I’ve been wondering about something. Here in small town America, when I walk downtown, I see swarms of pickup trucks parked outside the coffee shops and restaurants, especially the ones that cater to the older citizens on a tight budget, like McDonalds (Mickey D is huge with old retirees) and a local homestyle restaurant, DeToys. These are massive vehicles to ferry their owners a few miles to a cheap eatery, where they emerge looking like shriveled pot-bellied cowboy-wanna-bes on stick-like legs, where they hobble in to scrape change out of their pockets to buy a cup of bad coffee off the dollar menu. They make me look young and spry and sensible. Note that I’m not complaining about them being old and poor — if anything, we should take better care of the elderly — but the jarring incongruity of these people driving around in something that’s a small step down from a monster truck.
I don’t quite understand the mindset behind their priorities. All my life I’ve been getting the smallest car I can fit the family into, and my kids will testify to that…perhaps bitterly, as they recall family vacations in cramped vehicles. I aspire to someday have a car that is shrunk down to just big enough to hold me and my wife, gets phenomenal gas mileage (EV, preferably), and has good safety ratings. That’s all I want in a machine that I use to move from point A to more distant point B.
But then, it turns out I’m un-American.
Car companies…knew what people really wanted: to project an image of selfish superiority. And then they sold it to them at a markup.
The picture they painted of prospective SUV buyers was perhaps the most unflattering portrait of the American way of life ever devised. It doubled as a profound and lucid critique of the American ethos, one that has only gained sharper focus in the years since. And that portrait is largely the result of one consultant who worked for Chrysler, Ford, and GM during the SUV boom: Clotaire Rapaille.
Rapaille, a French emigree, believed the SUV appealed—at the time to mostly upper-middle class suburbanites—to a fundamental subconscious animalistic state, our “reptilian desire for survival,” as relayed by Bradsher. (“We don’t believe what people say,” the website for Rapaille’s consulting firm declares. Instead, they use “a unique blend of biology, cultural anthropology and psychology to discover the hidden cultural forces that pre-organize the way people behave towards a product, service or concept”). Americans were afraid, Rapaille found through his exhaustive market research, and they were mostly afraid of crime even though crime was actually falling and at near-record lows. As Bradsher wrote, “People buy SUVs, he tells auto executives, because they are trying to look as menacing as possible to allay their fears of crime and other violence.” They, quite literally, bought SUVs to run over “gang members” with, Rapaille found.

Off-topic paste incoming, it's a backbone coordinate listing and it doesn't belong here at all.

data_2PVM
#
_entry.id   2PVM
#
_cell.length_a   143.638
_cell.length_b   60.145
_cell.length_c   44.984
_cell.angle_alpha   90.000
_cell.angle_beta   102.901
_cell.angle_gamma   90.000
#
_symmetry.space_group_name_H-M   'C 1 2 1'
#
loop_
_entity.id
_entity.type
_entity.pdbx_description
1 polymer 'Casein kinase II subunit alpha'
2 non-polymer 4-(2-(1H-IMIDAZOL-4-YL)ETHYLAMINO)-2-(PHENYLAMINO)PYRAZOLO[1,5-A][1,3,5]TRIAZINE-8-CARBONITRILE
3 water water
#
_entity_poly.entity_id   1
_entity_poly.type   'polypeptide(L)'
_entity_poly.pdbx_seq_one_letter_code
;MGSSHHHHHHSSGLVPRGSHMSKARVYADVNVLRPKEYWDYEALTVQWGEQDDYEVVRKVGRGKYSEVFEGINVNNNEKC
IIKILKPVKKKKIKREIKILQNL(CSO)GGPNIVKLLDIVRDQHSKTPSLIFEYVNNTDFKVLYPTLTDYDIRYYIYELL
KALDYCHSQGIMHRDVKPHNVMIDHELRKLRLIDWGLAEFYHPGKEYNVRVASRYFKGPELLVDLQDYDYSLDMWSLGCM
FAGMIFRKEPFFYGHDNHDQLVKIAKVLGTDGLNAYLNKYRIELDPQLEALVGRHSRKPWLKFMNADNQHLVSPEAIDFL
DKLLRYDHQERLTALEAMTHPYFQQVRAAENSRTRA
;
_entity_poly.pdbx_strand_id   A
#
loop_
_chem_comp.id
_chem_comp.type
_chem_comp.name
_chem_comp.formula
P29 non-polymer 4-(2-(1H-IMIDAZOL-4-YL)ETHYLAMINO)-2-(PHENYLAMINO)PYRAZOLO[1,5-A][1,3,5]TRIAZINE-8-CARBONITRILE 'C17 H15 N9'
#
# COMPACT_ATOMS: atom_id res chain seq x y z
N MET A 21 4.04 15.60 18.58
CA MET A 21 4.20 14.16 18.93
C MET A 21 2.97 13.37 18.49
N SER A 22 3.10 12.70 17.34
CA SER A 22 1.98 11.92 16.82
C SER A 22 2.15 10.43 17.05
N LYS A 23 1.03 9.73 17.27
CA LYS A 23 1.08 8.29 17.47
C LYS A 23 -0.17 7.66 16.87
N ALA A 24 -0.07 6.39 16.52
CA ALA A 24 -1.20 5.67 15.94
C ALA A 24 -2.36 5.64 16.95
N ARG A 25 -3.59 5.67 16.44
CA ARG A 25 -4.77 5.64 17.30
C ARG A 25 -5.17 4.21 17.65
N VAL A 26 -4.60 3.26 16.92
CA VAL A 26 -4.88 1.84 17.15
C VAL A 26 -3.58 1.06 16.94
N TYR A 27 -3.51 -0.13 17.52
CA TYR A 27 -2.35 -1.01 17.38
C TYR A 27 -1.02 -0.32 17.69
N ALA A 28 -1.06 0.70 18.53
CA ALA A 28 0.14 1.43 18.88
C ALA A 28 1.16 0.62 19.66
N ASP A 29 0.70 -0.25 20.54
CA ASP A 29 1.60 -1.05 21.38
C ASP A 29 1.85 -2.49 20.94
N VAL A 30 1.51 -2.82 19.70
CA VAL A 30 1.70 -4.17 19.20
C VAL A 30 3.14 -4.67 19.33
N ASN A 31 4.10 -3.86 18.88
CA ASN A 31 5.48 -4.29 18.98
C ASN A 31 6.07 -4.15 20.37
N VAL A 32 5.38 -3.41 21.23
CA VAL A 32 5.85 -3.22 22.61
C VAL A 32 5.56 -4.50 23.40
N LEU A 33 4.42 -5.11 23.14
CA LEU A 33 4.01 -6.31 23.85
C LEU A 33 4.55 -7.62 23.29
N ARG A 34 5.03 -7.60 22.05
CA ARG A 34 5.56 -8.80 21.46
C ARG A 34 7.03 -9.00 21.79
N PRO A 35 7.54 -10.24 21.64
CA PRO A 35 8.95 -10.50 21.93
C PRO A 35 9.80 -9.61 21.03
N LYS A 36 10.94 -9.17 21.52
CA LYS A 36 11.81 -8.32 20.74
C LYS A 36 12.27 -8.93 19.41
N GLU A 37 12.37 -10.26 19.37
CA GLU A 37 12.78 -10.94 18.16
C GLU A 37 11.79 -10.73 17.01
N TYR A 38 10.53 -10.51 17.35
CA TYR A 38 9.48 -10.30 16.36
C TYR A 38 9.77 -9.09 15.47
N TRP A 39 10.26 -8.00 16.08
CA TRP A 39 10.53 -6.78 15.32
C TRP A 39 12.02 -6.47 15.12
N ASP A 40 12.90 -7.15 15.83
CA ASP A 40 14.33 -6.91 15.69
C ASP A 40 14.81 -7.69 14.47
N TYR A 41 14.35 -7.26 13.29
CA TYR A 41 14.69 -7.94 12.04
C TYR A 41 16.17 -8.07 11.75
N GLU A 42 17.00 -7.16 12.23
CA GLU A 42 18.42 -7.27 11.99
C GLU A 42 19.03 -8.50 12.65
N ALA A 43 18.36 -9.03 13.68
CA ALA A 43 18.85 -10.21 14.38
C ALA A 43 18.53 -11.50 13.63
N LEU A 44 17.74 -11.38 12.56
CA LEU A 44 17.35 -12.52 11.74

Another obvious contrast is that most of the SUVs and trucks I see are clean and shiny, maintained for the prestige. They are not working vehicles. I’ve seen real working vehicles: when I was a kid visiting my uncle’s ranch, they had a beat-up old pickup, rusted and filthy, that we’d load up with hay bales in the morning and drive out over the rocky sagebrush-covered fields to scatter food for the cows. That was not a truck you’d drive into town, not unless you were desperate to get away. Most of the people driving these things are demonstrating some warped status-seeking behavior.
Car companies marketed SUVs towards these people with advertisements featuring SUVs dominating roads, climbing boulders, and other extreme feats even though, by the auto industry’s own research, somewhere between one and 13 percent of SUV owners actually drove their vehicles off-road, and most of those who said they did considered flat dirt roads “off-roading.” In other words, auto companies spent billions of dollars on marketing every year to nudge people to buy over-engineered, inefficient, and expensive vehicles in order to allay irrational fears far out of touch with the lives they actually had.
This cynical marketing worked stunningly well. In 2019, the seven best-selling vehicles in the U.S., and 13 of the top 20, were either pickup trucks or SUVs (pickups, of course, now incorporate many of the same marketing tropes as SUVs from the early 2000s). According to the Detroit Free Press, pickups and SUVs now account for 60 percent of new vehicle sales.
Perhaps no vehicle exemplified this trend more than Hummer. Owned by AM General until GM bought the brand in 1999, Hummer embodied a specific time and place in the American psyche that embellished the SUV persona of overcompensation for insecurity and fear.
Michael DiGiovanni, a GM market researcher who persuaded GM to buy Hummer and ended up running its Hummer operations, told Bradsher the $100,000 vehicle was marketed to “rugged individualists” who were “people who really seek out peer approval,” a delicious irony considering how much other road users loathe Hummers. Like their general SUV-owning brethren, few used the vehicle for actual off-roading.
They aren’t even safer than my tiny little Honda! There’s an 11% greater chance of a fatality in an SUV than in other vehicles, despite their larger size.
Now I’m wondering if the reason I’m not interested in a gargantuan truck is that I watch very little commercial TV, so I don’t see the advertising, and the online targeted advertising I do get doesn’t even try to interest me in buying small tanks. If you watch Fox News, are you more likely to want the biggest metal box you can buy to protect yourself from the Urbans and Immigrant Hordes?